- The Washington Times - Thursday, December 5, 2002

JERUSALEM Israel detained an American doctor for two weeks on suspicion he was linked to al Qaeda before releasing him without charge.

The U.S. Embassy said that it was barred from seeing the doctor during his detention, and that there was no evidence linking him to any terror group.

Dr. Khaled Nazem Diab, 34, arrived in Israel on Nov. 14 on a mission for the Qatari Red Crescent and the University of Missouri Trauma Center to train Palestinian social workers, said Farek Hussein, director for the Palestinian Red Crescent.

Dr. Diab, who holds a U.S. passport, was detained at Ben-Gurion International Airport by Israeli officials, held for two weeks, and then released last week and deported to Jordan, Mr. Hussein said.

U.S. Embassy spokesman Paul Patin said embassy officials sought to see Dr. Diab but were denied access.

"We have no evidence that he was involved in terrorist activity," Mr. Patin said. "He's a qualified doctor. He's been in and out of the [Palestinian] territories doing humanitarian work with children."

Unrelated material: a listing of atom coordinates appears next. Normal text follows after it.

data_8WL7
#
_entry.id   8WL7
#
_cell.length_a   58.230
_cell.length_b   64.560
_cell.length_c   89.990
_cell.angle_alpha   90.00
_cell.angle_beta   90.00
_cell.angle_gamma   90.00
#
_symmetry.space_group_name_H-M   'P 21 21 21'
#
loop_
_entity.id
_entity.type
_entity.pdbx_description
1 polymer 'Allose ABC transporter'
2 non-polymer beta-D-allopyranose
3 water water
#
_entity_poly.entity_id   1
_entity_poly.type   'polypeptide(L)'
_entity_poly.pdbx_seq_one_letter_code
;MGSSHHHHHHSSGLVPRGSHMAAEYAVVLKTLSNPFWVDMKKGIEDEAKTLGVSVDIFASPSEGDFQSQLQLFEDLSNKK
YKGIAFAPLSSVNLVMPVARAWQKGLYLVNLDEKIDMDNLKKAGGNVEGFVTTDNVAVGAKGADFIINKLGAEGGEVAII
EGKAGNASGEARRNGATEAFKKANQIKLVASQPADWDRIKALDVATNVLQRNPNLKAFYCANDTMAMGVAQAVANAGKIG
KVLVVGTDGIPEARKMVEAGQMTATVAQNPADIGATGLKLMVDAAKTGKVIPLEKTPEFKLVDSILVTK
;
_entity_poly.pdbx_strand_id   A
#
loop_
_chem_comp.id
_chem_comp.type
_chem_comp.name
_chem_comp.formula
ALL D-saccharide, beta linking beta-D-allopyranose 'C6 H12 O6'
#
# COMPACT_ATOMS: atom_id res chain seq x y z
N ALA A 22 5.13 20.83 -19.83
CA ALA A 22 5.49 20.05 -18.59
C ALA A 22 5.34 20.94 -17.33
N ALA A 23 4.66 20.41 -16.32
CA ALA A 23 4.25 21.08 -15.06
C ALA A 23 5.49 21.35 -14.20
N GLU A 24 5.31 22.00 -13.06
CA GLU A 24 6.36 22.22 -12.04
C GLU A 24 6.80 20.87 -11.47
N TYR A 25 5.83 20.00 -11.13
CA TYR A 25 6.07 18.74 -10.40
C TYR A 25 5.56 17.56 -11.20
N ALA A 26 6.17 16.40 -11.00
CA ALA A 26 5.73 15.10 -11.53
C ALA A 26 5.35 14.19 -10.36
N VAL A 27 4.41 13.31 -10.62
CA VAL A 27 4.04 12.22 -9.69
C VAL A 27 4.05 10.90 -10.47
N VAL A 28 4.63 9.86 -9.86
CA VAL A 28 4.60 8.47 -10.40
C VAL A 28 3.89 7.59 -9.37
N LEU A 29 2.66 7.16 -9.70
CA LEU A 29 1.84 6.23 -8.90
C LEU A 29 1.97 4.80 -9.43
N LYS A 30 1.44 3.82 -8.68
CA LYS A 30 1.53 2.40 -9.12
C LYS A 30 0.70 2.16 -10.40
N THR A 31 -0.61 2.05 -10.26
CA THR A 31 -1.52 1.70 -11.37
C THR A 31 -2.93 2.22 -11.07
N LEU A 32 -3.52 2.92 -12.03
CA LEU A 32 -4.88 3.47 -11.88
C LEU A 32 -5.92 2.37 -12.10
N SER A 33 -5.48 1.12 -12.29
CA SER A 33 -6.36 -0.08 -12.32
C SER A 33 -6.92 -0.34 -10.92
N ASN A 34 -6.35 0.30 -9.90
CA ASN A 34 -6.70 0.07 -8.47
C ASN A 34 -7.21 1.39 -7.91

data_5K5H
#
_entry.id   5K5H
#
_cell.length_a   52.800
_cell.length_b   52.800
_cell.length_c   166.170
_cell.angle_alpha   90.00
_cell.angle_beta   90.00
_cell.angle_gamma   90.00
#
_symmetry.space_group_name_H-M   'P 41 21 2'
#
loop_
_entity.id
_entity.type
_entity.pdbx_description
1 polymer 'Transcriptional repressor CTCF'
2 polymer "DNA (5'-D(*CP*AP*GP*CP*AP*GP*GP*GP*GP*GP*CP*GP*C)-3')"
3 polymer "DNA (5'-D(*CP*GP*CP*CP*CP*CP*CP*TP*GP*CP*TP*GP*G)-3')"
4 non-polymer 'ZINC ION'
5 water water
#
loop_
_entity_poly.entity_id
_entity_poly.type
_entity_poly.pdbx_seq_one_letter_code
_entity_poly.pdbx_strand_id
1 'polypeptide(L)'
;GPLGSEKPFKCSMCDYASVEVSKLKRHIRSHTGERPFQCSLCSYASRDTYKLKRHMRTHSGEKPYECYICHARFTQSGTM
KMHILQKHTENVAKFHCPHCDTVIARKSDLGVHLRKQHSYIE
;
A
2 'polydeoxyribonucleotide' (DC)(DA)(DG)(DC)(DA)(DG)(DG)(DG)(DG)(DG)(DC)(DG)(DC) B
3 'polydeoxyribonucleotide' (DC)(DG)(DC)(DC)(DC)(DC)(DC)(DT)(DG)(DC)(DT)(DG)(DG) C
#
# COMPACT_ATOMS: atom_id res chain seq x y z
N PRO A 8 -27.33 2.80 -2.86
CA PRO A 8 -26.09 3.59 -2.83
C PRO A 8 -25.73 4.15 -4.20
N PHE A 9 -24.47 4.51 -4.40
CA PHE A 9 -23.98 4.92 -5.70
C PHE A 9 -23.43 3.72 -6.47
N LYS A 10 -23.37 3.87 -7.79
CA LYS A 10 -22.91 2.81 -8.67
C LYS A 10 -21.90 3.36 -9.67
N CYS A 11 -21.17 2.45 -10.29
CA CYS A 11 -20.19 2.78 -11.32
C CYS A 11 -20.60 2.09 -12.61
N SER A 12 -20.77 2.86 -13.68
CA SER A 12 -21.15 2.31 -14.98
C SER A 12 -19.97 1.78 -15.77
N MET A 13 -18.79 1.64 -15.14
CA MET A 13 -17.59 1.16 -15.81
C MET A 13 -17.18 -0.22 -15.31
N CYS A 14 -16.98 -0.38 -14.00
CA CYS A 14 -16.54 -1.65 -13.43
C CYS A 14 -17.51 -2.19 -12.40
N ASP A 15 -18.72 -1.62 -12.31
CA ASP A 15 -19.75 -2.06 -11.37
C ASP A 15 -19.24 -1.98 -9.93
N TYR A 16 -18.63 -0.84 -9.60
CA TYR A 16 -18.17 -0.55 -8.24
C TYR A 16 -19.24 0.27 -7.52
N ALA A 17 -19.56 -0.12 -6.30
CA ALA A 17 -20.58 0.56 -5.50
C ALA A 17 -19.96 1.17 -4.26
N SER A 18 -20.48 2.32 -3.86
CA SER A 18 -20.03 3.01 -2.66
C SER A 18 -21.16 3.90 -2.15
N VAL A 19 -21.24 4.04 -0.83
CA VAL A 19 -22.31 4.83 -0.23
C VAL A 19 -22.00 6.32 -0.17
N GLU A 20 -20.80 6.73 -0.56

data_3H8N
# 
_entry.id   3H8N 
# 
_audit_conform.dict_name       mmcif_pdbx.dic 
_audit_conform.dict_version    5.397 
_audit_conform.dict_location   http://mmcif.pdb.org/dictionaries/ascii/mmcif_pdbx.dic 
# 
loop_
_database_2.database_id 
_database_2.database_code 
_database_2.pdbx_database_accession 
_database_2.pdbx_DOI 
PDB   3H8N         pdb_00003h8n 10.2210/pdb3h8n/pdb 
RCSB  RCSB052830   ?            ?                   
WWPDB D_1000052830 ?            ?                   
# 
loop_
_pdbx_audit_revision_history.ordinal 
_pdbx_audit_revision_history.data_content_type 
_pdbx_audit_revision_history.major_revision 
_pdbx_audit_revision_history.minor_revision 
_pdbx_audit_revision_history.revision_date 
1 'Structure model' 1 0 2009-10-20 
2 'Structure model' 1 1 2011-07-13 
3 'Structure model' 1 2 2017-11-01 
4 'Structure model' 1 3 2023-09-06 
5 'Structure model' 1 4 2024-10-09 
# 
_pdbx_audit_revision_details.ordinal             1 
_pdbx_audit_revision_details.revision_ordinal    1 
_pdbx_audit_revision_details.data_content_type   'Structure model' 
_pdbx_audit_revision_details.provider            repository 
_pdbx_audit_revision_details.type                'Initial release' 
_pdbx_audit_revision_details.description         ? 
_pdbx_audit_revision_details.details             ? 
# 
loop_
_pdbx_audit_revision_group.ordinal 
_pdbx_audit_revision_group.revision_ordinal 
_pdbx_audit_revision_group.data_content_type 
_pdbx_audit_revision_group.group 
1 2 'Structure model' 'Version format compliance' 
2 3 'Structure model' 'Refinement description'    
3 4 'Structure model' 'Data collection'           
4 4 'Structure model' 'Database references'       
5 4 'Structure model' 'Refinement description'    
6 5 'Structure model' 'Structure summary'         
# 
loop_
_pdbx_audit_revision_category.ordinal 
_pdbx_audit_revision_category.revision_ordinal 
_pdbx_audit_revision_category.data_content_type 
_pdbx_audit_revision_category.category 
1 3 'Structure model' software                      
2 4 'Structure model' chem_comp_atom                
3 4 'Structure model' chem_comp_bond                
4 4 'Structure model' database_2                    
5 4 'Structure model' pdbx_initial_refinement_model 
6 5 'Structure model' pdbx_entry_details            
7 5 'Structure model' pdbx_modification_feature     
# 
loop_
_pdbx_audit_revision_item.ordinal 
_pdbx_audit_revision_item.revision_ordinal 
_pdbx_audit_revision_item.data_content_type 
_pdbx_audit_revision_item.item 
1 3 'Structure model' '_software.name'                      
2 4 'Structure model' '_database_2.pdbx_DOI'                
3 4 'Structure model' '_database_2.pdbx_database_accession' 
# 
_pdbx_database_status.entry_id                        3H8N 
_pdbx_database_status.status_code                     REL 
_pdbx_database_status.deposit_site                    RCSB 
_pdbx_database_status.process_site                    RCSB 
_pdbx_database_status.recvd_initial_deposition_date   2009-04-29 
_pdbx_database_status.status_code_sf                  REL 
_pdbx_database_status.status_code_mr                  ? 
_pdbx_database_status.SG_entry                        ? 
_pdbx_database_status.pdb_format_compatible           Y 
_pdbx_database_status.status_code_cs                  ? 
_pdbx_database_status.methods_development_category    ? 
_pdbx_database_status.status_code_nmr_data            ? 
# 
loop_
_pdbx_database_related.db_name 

State Department spokeswoman Anne Marks said Dr. Diab was deported to Jordan on Nov. 26. He lives in Qatar and has no U.S. address.

Miss Marks said that a U.S. consular official from Tel Aviv met with the doctor before his deportation, and that Dr. Diab did not complain of any mistreatment.

A week after his deportation, Israel's government press office released a statement yesterday saying Dr. Diab was suspected of funneling money to al Qaeda and other unidentified terror groups.

Dr. Diab worked with an Islamic charity group, al-Najda, which has been investigated and shut down in the United States, the statement said.

Israel claimed Dr. Diab lived in Afghanistan and was in close contact with groups that identify with the Taliban. The statement also said Dr. Diab had contacts with activists connected to Hamas, the militant group that has carried out many of the suicide bombings in Israel.

Israel did not provide evidence to support any of the claims.

Meanwhile, Israeli soldiers killed two suspected Islamic militants yesterday in a gunbattle in the West Bank, and Israeli helicopters fired missiles in the Gaza Strip, killing a man suspected in the deaths of seven Israeli soldiers.

Israeli troops searching for members of the militant Islamic Jihad group in Tufah village, near Hebron, came under fire, the army said, and soldiers shot back, killing two men. Palestinian medics said they found the men's bodies among trees in a remote valley, shot in the head.

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